Wouldn't the massive high pressure per the CMC push any storm into Florida and then into the GOM? Granted if that scenario would have to materialize.


No because you have an incoming trough
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Quoting MiamiHurricanes09:
TPW?

Toilet Paper War?
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Quoting MiamiHurricanes09:
I hope you're saving loads of images to your Photobucket account, Stormchaser. Beautiful tropical cyclone.


Oh don't worry.

I think I have successfully given myself carpal tunnel.

Here's the link to my account if anyone is interested.



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Quoting Stormchaser2007:



WOW I love mimic
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Quoting sailingallover:



Why when the models/forcast are solid and have Igor re-curving do people insist on west casting him?


Because this seasons sucks, lacks excitement and has been painful to watch...especially watching CV storms traverse the entire Atlantic to recurve at the last minute. I have had to limit myself from coming here because these storms, and the frustration, tension and nervousness which they spawned in my psyche, were consuming me.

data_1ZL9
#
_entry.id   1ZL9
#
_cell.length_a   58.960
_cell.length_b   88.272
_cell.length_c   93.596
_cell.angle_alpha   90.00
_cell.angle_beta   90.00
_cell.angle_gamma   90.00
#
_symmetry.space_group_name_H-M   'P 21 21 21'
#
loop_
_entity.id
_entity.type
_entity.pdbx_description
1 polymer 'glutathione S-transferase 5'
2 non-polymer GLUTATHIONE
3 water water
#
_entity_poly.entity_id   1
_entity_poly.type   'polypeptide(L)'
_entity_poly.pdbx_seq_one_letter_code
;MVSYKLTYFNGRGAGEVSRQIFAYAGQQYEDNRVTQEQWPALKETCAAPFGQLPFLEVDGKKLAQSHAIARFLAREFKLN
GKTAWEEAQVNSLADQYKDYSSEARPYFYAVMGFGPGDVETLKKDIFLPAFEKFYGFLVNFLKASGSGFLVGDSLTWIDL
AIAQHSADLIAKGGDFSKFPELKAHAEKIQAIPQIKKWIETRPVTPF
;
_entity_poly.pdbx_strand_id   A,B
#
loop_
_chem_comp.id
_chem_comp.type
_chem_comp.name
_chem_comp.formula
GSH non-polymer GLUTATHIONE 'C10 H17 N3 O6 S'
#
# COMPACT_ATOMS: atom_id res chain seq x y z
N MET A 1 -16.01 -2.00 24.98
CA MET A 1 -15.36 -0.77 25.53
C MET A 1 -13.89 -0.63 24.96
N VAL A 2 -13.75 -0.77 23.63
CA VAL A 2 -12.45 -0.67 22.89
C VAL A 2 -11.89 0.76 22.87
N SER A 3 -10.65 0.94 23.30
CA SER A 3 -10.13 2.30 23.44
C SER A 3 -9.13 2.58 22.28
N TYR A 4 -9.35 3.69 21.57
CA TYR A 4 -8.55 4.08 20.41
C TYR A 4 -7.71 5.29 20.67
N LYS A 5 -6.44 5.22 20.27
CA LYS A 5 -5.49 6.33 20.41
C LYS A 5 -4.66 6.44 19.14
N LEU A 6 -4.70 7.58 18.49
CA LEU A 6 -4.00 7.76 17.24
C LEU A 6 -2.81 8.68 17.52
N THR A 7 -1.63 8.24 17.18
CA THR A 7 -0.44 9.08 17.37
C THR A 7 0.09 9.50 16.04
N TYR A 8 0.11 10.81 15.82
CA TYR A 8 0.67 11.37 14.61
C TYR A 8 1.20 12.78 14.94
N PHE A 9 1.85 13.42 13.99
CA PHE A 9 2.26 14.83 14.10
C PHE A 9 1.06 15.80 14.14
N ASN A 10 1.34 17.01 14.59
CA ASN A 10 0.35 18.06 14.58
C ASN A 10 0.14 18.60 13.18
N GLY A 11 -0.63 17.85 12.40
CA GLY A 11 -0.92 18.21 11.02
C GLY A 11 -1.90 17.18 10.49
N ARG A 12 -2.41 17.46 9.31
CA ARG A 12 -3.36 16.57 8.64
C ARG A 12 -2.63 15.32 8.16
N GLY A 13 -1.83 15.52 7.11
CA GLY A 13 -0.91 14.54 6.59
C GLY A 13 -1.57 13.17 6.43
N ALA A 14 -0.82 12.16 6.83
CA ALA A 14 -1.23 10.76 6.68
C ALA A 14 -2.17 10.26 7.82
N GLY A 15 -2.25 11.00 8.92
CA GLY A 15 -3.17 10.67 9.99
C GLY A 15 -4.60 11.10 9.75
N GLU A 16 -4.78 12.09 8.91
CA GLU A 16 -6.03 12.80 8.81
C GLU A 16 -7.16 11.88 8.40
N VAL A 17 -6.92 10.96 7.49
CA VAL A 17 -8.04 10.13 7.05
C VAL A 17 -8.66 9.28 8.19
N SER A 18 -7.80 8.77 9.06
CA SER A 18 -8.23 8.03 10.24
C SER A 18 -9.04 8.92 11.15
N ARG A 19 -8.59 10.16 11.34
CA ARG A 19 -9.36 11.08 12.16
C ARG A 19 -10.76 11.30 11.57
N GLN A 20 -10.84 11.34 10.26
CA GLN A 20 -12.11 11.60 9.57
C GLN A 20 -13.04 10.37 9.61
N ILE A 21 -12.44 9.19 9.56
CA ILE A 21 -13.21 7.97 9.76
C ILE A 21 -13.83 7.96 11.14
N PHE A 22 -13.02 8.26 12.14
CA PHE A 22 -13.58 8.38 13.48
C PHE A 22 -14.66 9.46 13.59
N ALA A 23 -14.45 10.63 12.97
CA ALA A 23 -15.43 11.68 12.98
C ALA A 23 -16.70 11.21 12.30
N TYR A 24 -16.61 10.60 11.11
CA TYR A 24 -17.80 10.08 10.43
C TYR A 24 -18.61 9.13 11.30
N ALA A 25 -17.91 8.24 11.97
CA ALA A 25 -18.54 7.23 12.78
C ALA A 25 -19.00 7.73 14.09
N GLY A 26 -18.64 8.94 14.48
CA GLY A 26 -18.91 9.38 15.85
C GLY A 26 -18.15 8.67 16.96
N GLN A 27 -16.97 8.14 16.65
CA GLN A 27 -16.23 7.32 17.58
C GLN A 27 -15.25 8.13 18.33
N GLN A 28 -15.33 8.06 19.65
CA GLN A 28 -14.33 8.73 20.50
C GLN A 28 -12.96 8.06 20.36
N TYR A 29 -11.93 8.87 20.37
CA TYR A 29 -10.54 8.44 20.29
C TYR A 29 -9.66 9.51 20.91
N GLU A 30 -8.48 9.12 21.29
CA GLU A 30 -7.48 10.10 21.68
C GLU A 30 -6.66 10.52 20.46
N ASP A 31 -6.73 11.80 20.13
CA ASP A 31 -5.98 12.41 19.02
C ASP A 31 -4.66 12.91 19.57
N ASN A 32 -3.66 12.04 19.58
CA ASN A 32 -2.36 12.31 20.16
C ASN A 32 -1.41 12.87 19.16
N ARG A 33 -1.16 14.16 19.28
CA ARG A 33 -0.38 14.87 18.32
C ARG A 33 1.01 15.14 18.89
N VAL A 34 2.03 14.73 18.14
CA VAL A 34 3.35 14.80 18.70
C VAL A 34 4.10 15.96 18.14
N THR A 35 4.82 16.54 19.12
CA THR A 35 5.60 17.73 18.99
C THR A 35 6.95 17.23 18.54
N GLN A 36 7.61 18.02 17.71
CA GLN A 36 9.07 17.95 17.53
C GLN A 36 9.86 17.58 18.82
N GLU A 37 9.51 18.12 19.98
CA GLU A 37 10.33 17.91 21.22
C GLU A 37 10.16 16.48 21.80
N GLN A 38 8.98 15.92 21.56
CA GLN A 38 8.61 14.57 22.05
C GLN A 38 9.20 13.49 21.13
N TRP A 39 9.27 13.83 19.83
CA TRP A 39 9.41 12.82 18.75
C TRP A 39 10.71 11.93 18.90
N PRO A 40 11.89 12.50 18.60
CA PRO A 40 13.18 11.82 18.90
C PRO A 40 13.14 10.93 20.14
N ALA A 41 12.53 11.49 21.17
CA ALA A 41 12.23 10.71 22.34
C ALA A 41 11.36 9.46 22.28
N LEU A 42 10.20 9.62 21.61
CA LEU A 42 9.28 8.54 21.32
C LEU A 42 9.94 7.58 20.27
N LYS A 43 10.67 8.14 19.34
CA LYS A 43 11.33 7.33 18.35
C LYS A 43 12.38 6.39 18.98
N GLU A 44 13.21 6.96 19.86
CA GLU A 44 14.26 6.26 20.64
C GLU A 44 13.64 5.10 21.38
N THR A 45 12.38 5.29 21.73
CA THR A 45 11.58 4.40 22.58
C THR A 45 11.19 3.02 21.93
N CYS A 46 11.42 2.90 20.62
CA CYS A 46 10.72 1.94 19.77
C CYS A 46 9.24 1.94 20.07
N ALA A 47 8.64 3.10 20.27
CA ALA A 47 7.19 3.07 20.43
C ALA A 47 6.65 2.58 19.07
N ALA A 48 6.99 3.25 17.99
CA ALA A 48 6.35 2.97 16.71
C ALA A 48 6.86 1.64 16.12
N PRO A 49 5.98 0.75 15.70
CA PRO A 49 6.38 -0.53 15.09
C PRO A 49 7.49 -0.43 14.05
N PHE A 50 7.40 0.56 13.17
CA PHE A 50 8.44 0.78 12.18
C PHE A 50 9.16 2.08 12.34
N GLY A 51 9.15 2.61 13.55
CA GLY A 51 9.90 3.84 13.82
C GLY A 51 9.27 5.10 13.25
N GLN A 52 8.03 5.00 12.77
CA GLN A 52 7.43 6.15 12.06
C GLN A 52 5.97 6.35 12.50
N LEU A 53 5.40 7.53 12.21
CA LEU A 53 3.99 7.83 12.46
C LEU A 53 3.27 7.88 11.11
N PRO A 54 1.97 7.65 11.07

YMMV.
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Quoting MiamiHurricanes09:
Igor might be Isabel's little brother. I gotta say, all these "I" names always have to be bad...

First Isabel, then Ivan, now Igor.


Don't forget Ike!
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Quoting aislinnpaps:


Levi,
If the high that is protecting the TX/LA coast right now bridges with the other, will that move the high off the TX/LA coast?


It would be centered more off to the east, which would open the door for 92L to make a move closer to Texas instead of Mexico.
Member Since: November 24, 2005 Posts: 635 Comments: 26700
Quoting MiamiHurricanes09:
I hope you're saving loads of images to your Photobucket account, Stormchaser. Beautiful tropical cyclone.



I knew it, Igor was destined to be a strong hurricane from an African tropical wave all along! Its an appropriate name for a beast of a Cape Verde hurricane. Its perfect, LOL
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Quoting WeatherNerdPR:

2009 gave us a break, though.
Oops, I forgot about Ike in 2008.
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The ECMWF starting to show northwest movement of 92L in the Bay of Campeche is a big clue to Igor's track. The Euro was showing south of west movement in the BOC with 92L just a couple days ago. If the storm instead fades northwest, that implies more of a trough digging into the west-central US which would force the Texan ridge to build further east, implying a more westerly track for Igor and a more northerly one for 92L.